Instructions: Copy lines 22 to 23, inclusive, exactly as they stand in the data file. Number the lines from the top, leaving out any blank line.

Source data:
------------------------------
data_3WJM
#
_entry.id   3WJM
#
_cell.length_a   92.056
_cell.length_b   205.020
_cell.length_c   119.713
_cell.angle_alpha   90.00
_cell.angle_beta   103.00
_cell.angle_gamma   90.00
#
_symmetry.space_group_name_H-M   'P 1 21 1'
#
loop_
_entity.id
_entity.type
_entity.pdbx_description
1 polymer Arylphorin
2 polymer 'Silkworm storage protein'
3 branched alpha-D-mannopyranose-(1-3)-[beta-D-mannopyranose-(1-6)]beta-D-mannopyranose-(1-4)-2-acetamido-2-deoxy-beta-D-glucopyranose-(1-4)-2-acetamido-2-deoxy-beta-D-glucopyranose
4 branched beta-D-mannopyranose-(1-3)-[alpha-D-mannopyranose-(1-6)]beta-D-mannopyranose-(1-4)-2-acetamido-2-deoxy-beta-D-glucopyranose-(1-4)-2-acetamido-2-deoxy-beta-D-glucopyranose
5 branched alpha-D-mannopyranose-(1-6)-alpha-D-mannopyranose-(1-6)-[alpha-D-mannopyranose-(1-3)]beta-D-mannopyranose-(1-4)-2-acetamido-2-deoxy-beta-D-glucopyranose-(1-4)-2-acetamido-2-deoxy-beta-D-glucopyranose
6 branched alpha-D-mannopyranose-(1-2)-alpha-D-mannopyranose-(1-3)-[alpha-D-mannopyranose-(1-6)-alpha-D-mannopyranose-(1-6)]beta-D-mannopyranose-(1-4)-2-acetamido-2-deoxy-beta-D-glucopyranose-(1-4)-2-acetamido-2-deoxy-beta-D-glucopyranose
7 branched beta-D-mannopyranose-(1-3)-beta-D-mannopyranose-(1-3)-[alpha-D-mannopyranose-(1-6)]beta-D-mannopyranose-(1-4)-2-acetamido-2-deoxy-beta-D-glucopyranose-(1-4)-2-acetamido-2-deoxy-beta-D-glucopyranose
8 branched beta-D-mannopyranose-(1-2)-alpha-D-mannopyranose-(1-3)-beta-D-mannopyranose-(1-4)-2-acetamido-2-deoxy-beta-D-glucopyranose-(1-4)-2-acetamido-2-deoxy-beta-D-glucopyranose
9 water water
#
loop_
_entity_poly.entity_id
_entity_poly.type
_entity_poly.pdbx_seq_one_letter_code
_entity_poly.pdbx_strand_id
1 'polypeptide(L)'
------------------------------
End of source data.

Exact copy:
5 branched alpha-D-mannopyranose-(1-6)-alpha-D-mannopyranose-(1-6)-[alpha-D-mannopyranose-(1-3)]beta-D-mannopyranose-(1-4)-2-acetamido-2-deoxy-beta-D-glucopyranose-(1-4)-2-acetamido-2-deoxy-beta-D-glucopyranose
6 branched alpha-D-mannopyranose-(1-2)-alpha-D-mannopyranose-(1-3)-[alpha-D-mannopyranose-(1-6)-alpha-D-mannopyranose-(1-6)]beta-D-mannopyranose-(1-4)-2-acetamido-2-deoxy-beta-D-glucopyranose-(1-4)-2-acetamido-2-deoxy-beta-D-glucopyranose